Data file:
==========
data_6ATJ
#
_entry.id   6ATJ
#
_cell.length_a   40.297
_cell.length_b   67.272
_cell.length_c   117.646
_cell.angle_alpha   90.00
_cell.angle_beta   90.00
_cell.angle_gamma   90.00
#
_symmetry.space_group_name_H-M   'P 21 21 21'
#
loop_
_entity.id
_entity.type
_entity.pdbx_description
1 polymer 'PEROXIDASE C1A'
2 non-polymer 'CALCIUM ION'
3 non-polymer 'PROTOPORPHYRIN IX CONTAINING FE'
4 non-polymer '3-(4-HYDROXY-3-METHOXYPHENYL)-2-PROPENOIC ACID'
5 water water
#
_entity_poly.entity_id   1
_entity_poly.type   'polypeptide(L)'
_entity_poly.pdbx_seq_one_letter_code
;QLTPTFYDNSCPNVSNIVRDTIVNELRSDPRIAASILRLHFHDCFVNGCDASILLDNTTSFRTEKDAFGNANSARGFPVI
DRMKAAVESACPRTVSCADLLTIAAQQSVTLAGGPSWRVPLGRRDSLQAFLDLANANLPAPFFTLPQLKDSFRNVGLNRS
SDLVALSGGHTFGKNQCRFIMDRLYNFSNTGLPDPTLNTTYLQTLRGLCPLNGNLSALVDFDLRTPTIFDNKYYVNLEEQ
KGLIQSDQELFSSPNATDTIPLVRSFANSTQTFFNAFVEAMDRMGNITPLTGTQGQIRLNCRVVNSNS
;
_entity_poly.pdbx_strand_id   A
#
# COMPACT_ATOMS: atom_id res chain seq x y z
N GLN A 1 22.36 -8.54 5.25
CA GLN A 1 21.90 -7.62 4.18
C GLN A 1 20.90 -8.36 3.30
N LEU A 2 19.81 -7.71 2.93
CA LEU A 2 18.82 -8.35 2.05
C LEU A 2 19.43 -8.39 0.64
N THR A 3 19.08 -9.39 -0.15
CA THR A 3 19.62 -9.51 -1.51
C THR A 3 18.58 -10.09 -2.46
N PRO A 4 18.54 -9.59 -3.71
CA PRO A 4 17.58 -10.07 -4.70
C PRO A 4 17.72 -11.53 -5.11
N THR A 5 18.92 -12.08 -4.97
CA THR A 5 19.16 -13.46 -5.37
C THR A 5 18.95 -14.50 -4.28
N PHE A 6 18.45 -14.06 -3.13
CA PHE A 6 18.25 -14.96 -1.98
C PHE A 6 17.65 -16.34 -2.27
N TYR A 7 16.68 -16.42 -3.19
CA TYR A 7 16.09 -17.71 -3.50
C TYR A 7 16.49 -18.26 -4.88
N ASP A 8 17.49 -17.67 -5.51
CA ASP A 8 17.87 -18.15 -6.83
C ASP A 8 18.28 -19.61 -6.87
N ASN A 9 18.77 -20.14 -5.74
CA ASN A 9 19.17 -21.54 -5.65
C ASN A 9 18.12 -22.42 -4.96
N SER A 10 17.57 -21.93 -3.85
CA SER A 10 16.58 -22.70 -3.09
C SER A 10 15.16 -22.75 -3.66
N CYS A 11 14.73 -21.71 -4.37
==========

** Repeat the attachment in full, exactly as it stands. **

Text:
data_6ATJ
#
_entry.id   6ATJ
#
_cell.length_a   40.297
_cell.length_b   67.272
_cell.length_c   117.646
_cell.angle_alpha   90.00
_cell.angle_beta   90.00
_cell.angle_gamma   90.00
#
_symmetry.space_group_name_H-M   'P 21 21 21'
#
loop_
_entity.id
_entity.type
_entity.pdbx_description
1 polymer 'PEROXIDASE C1A'
2 non-polymer 'CALCIUM ION'
3 non-polymer 'PROTOPORPHYRIN IX CONTAINING FE'
4 non-polymer '3-(4-HYDROXY-3-METHOXYPHENYL)-2-PROPENOIC ACID'
5 water water
#
_entity_poly.entity_id   1
_entity_poly.type   'polypeptide(L)'
_entity_poly.pdbx_seq_one_letter_code
;QLTPTFYDNSCPNVSNIVRDTIVNELRSDPRIAASILRLHFHDCFVNGCDASILLDNTTSFRTEKDAFGNANSARGFPVI
DRMKAAVESACPRTVSCADLLTIAAQQSVTLAGGPSWRVPLGRRDSLQAFLDLANANLPAPFFTLPQLKDSFRNVGLNRS
SDLVALSGGHTFGKNQCRFIMDRLYNFSNTGLPDPTLNTTYLQTLRGLCPLNGNLSALVDFDLRTPTIFDNKYYVNLEEQ
KGLIQSDQELFSSPNATDTIPLVRSFANSTQTFFNAFVEAMDRMGNITPLTGTQGQIRLNCRVVNSNS
;
_entity_poly.pdbx_strand_id   A
#
# COMPACT_ATOMS: atom_id res chain seq x y z
N GLN A 1 22.36 -8.54 5.25
CA GLN A 1 21.90 -7.62 4.18
C GLN A 1 20.90 -8.36 3.30
N LEU A 2 19.81 -7.71 2.93
CA LEU A 2 18.82 -8.35 2.05
C LEU A 2 19.43 -8.39 0.64
N THR A 3 19.08 -9.39 -0.15
CA THR A 3 19.62 -9.51 -1.51
C THR A 3 18.58 -10.09 -2.46
N PRO A 4 18.54 -9.59 -3.71
CA PRO A 4 17.58 -10.07 -4.70
C PRO A 4 17.72 -11.53 -5.11
N THR A 5 18.92 -12.08 -4.97
CA THR A 5 19.16 -13.46 -5.37
C THR A 5 18.95 -14.50 -4.28
N PHE A 6 18.45 -14.06 -3.13
CA PHE A 6 18.25 -14.96 -1.98
C PHE A 6 17.65 -16.34 -2.27
N TYR A 7 16.68 -16.42 -3.19
CA TYR A 7 16.09 -17.71 -3.50
C TYR A 7 16.49 -18.26 -4.88
N ASP A 8 17.49 -17.67 -5.51
CA ASP A 8 17.87 -18.15 -6.83
C ASP A 8 18.28 -19.61 -6.87
N ASN A 9 18.77 -20.14 -5.74
CA ASN A 9 19.17 -21.54 -5.65
C ASN A 9 18.12 -22.42 -4.96
N SER A 10 17.57 -21.93 -3.85
CA SER A 10 16.58 -22.70 -3.09
C SER A 10 15.16 -22.75 -3.66
N CYS A 11 14.73 -21.71 -4.37